March 18, 2011

iOS Apps: ur doin it rong...

by Chris Randall
 

My goal today was going to be to put up a fairly thorough review of the Fairlight App for iOS devices. However, I'm a little pissed off now, and with the mood swing comes a goal change.

I purchased the app essentially the minute it went live in the app store. It was $9.99, and I didn't really read the description. I was just like "ten bucks for a Fairlight IIx. Buy now. Click." Here's what I didn't know:

The $9.99 version is, for all intents and purposes, useless. All you can do with it is browse the IIx library, play those sounds from the on-screen keyboard, and play two fairly shitty Page R demonstration songs. That's it. End of story.

Right now, you're saying "but Chris! It says MIDI is a built-in feature right there in the App description! Plus I know from Audanika's recent experiences with Soundprism that you can't sell MIDI support via an in-app purchase! So it's still useful, right?"

Wrong.

CoreMidi support is not available in the $9.99 version. Page R doesn't send MIDI. The voices don't respond to MIDI. The keyboard doesn't send MIDI. It is, for all intents and purposes, a fart app that plays shakahuchi flute samples instead.



Is that image big enough to read? The entries without checkmarks are the ones you get in the Pro version, for which you need to pony up another $39.00. Now, the next thing you'll say is "well, it's a total of US$48.98 for a full-featured Fairlight IIx. That's not so bad." I agree. So what the fuck is the point of the trick, then? The $9.99 one should be free, because it is useless. The "Pro" one should be $49.99. And that's that.

I'll tell you what else I don't like: the fucking gimmicks. The keyboard and disk drive sounds are irritating. The little puzzle you have to complete at the beginning about made me want to frisbee my iPad across the fucking room. When an app is more than, say, $1.99, no matter what its price point beyond that, I expect it to be professional. Not a toy. This thing is made of wood, and someday, if the In App Purchase Fairy comes and touches it with a magic wand, it'll turn in to a real boy. It gets a "DO NOT BUY" from me.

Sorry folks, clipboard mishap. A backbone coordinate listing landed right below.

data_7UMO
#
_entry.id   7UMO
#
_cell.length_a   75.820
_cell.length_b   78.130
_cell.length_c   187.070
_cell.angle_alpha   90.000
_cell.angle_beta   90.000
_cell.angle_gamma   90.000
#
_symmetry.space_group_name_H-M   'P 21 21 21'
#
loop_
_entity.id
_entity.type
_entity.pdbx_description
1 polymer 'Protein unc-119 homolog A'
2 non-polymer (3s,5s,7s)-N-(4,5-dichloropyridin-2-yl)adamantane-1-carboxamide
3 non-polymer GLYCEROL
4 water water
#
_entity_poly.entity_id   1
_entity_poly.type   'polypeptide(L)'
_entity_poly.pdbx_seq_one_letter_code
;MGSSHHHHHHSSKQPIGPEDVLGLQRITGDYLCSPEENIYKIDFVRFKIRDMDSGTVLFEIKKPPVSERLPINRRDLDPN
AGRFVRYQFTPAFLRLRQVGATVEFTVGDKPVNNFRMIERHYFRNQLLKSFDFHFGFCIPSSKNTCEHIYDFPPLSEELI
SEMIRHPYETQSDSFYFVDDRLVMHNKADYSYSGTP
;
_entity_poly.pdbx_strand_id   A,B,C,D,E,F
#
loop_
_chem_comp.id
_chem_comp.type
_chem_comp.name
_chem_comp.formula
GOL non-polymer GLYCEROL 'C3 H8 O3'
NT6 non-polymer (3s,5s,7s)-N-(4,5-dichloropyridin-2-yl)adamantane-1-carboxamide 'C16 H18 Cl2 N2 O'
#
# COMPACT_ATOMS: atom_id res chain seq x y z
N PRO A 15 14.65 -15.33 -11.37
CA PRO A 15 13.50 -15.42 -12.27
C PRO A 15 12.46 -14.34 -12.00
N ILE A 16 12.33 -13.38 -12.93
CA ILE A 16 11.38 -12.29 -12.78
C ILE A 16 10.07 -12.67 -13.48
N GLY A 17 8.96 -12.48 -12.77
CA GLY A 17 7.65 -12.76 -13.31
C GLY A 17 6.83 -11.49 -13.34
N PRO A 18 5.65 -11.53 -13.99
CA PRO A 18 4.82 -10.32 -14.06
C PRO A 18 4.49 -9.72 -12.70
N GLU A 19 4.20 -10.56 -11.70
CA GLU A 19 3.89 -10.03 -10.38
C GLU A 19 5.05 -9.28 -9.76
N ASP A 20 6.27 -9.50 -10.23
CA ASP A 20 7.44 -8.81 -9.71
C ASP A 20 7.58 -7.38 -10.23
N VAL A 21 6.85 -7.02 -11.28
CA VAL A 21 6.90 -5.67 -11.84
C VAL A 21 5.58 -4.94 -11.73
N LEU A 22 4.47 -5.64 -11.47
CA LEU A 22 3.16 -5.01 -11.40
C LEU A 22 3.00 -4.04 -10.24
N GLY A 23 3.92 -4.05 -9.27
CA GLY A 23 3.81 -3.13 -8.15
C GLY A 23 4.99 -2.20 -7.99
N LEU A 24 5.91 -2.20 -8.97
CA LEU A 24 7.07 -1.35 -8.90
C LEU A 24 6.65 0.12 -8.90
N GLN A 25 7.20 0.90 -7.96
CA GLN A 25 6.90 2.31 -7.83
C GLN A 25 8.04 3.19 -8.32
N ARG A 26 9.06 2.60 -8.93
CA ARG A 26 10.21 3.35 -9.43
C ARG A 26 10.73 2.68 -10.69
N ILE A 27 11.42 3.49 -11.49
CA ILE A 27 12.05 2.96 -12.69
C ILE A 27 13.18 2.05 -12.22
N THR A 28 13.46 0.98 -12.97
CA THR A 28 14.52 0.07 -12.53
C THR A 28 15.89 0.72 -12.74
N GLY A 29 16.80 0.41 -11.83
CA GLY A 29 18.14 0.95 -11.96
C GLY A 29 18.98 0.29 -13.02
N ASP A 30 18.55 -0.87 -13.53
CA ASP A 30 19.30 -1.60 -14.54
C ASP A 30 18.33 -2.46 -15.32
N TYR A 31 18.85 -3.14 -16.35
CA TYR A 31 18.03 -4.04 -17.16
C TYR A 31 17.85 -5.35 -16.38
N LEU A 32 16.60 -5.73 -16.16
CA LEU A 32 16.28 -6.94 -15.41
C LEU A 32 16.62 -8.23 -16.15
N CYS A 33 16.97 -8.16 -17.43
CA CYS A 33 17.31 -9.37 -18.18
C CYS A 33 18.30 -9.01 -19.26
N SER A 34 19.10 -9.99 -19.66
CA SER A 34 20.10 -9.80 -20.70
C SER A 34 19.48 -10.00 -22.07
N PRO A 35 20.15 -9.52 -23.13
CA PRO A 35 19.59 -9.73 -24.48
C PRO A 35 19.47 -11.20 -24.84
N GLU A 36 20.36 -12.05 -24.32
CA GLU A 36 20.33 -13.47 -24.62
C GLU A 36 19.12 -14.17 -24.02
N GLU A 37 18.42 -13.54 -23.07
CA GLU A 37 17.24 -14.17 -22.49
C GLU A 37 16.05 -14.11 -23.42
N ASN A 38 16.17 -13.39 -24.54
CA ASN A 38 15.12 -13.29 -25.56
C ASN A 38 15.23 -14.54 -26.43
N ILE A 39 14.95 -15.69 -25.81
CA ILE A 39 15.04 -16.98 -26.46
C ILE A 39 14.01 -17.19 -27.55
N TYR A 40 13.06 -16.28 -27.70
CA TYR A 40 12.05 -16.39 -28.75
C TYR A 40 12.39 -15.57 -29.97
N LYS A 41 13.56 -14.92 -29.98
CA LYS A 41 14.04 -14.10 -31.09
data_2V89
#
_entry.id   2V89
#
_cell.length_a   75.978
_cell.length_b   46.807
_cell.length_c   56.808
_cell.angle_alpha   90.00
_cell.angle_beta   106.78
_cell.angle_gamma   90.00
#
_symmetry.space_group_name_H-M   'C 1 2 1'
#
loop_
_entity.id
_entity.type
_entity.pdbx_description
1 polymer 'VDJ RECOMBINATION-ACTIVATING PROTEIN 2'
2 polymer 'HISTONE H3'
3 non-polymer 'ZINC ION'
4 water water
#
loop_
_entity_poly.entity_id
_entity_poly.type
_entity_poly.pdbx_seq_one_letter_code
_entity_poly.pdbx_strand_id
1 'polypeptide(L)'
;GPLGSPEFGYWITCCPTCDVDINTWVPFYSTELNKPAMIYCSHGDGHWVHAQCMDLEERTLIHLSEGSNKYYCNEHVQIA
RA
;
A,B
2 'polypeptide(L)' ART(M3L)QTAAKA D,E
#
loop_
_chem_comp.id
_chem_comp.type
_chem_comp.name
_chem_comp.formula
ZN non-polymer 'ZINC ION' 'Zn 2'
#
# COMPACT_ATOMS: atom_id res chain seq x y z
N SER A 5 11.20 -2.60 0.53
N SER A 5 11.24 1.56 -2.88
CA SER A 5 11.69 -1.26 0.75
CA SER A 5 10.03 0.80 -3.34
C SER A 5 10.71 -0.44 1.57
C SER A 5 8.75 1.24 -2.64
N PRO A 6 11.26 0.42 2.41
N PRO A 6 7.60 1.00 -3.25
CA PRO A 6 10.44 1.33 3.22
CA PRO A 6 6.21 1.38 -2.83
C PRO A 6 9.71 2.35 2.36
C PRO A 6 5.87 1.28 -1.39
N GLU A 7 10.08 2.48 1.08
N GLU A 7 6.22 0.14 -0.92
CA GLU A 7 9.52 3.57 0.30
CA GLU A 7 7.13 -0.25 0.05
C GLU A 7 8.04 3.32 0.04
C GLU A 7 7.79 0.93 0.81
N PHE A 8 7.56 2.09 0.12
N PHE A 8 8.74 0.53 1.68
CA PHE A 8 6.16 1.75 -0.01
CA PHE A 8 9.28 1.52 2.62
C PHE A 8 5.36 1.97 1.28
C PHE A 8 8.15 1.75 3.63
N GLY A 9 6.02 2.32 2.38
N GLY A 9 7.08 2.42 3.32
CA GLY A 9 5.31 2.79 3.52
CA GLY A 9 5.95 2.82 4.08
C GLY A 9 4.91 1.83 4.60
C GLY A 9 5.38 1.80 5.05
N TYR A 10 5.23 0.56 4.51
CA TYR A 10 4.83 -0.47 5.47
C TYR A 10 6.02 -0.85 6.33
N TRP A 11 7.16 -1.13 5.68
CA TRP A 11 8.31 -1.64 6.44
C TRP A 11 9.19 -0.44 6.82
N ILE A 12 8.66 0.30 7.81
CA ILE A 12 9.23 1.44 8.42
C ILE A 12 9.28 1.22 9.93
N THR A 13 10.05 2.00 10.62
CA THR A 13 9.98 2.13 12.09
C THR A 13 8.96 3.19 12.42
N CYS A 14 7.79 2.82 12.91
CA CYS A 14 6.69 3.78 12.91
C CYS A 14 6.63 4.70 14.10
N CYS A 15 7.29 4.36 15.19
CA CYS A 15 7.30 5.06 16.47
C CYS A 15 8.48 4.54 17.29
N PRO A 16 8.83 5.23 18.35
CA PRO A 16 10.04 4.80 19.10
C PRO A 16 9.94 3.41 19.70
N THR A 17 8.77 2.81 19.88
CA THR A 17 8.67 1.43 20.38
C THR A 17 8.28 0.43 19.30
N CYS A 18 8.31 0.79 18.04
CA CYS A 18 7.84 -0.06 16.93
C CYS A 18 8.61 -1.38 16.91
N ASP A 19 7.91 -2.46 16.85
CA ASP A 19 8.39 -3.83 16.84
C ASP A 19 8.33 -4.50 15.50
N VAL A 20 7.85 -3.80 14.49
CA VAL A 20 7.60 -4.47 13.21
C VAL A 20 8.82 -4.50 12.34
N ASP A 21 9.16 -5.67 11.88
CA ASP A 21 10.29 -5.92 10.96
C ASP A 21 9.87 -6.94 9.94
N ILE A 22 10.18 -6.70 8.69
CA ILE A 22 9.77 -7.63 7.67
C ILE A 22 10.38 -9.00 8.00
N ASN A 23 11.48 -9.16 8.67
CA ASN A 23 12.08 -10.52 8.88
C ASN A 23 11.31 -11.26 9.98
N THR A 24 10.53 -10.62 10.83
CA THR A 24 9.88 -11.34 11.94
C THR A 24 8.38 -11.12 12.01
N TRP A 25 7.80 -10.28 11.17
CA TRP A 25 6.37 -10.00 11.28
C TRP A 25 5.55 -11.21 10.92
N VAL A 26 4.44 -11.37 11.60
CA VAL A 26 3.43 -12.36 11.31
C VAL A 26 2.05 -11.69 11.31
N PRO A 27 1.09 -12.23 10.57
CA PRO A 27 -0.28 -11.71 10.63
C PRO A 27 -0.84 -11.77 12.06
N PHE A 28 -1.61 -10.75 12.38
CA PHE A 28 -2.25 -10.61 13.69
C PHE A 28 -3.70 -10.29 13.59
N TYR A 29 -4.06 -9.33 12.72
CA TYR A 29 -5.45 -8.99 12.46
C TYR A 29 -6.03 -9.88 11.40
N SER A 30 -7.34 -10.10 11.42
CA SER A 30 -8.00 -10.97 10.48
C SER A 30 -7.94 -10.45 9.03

EDIT: I was able to get the CoreMidi working by killing the app and restarting it. Note that it only works on the instrument that is selected via the P3 page. In the simple version, the MIDI implementation is just the selected voice, and that's it.
 
 
 

45 comments:

Page 5 of 5
 
 

 
Mar.23.2011 @ 3:29 PM
Chris Randall
@Dagon: I'll tell you what. At $15 per, we would have never got in this business, because there simply aren't enough people that actually purchase plug-ins to support a full time job, let alone two.

The story on iOS is quite a bit different. For starters, it is difficult (but not impossible) to use cracked software, so you don't have to compete with free versions of your own products. Secondly, the user base is an order of magnitude larger. Thirdly, your support load is miniature in comparison, because (theoretically) the product just works when it goes on sale, and you don't suddenly find yourself confronted with 80 different hosts on three platforms.

So the product is cheaper and easier to make, and cheaper and easier to support, and you don't have to compete with yourself. As Sean said, apple and oranges.

Even with all that said, and as a counterpoint to what I've stated, the iOS market is very nearly pointless from a money-making endeavor standpoint. I have 3 apps in the store currently, all of which do quite well, and the sum total of 2.5 years of sales wouldn't be enough to pay one month's rent, let alone eating or putting gas in my car. Audio Damage can do this on a good day.